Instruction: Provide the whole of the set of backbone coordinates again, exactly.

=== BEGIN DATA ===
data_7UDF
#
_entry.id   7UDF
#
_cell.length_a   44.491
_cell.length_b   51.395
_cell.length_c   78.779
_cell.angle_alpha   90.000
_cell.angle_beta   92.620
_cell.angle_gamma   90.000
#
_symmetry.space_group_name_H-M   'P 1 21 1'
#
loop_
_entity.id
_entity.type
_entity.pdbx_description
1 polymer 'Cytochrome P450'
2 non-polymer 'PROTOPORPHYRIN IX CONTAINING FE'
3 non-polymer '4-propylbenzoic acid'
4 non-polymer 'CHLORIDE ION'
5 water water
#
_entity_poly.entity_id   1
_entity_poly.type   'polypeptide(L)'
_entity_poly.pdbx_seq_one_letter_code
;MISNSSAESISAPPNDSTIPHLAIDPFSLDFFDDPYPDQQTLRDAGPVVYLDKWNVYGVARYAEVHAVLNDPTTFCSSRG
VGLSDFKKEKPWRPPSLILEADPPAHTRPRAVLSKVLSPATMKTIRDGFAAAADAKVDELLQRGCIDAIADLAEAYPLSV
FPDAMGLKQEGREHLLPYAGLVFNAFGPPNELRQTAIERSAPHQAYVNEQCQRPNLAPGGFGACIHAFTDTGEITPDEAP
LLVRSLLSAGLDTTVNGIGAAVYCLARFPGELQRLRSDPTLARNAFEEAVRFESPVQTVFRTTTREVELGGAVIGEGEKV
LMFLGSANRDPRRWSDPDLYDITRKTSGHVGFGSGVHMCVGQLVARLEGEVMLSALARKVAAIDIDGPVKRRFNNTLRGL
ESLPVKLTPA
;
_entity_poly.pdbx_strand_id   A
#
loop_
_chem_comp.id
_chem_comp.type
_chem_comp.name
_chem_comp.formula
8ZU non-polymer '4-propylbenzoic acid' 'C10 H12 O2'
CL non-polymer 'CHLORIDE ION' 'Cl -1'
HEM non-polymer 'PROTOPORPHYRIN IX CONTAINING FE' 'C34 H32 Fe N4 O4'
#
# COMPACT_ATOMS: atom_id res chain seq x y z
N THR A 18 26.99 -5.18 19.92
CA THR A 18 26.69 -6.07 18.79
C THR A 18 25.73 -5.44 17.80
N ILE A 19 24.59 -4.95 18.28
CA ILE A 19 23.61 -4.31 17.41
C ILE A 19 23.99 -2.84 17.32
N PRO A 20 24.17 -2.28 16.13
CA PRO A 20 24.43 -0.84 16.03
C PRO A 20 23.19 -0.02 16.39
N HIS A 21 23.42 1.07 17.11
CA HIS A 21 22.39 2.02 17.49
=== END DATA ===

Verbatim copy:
data_7UDF
#
_entry.id   7UDF
#
_cell.length_a   44.491
_cell.length_b   51.395
_cell.length_c   78.779
_cell.angle_alpha   90.000
_cell.angle_beta   92.620
_cell.angle_gamma   90.000
#
_symmetry.space_group_name_H-M   'P 1 21 1'
#
loop_
_entity.id
_entity.type
_entity.pdbx_description
1 polymer 'Cytochrome P450'
2 non-polymer 'PROTOPORPHYRIN IX CONTAINING FE'
3 non-polymer '4-propylbenzoic acid'
4 non-polymer 'CHLORIDE ION'
5 water water
#
_entity_poly.entity_id   1
_entity_poly.type   'polypeptide(L)'
_entity_poly.pdbx_seq_one_letter_code
;MISNSSAESISAPPNDSTIPHLAIDPFSLDFFDDPYPDQQTLRDAGPVVYLDKWNVYGVARYAEVHAVLNDPTTFCSSRG
VGLSDFKKEKPWRPPSLILEADPPAHTRPRAVLSKVLSPATMKTIRDGFAAAADAKVDELLQRGCIDAIADLAEAYPLSV
FPDAMGLKQEGREHLLPYAGLVFNAFGPPNELRQTAIERSAPHQAYVNEQCQRPNLAPGGFGACIHAFTDTGEITPDEAP
LLVRSLLSAGLDTTVNGIGAAVYCLARFPGELQRLRSDPTLARNAFEEAVRFESPVQTVFRTTTREVELGGAVIGEGEKV
LMFLGSANRDPRRWSDPDLYDITRKTSGHVGFGSGVHMCVGQLVARLEGEVMLSALARKVAAIDIDGPVKRRFNNTLRGL
ESLPVKLTPA
;
_entity_poly.pdbx_strand_id   A
#
loop_
_chem_comp.id
_chem_comp.type
_chem_comp.name
_chem_comp.formula
8ZU non-polymer '4-propylbenzoic acid' 'C10 H12 O2'
CL non-polymer 'CHLORIDE ION' 'Cl -1'
HEM non-polymer 'PROTOPORPHYRIN IX CONTAINING FE' 'C34 H32 Fe N4 O4'
#
# COMPACT_ATOMS: atom_id res chain seq x y z
N THR A 18 26.99 -5.18 19.92
CA THR A 18 26.69 -6.07 18.79
C THR A 18 25.73 -5.44 17.80
N ILE A 19 24.59 -4.95 18.28
CA ILE A 19 23.61 -4.31 17.41
C ILE A 19 23.99 -2.84 17.32
N PRO A 20 24.17 -2.28 16.13
CA PRO A 20 24.43 -0.84 16.03
C PRO A 20 23.19 -0.02 16.39
N HIS A 21 23.42 1.07 17.11
CA HIS A 21 22.39 2.02 17.49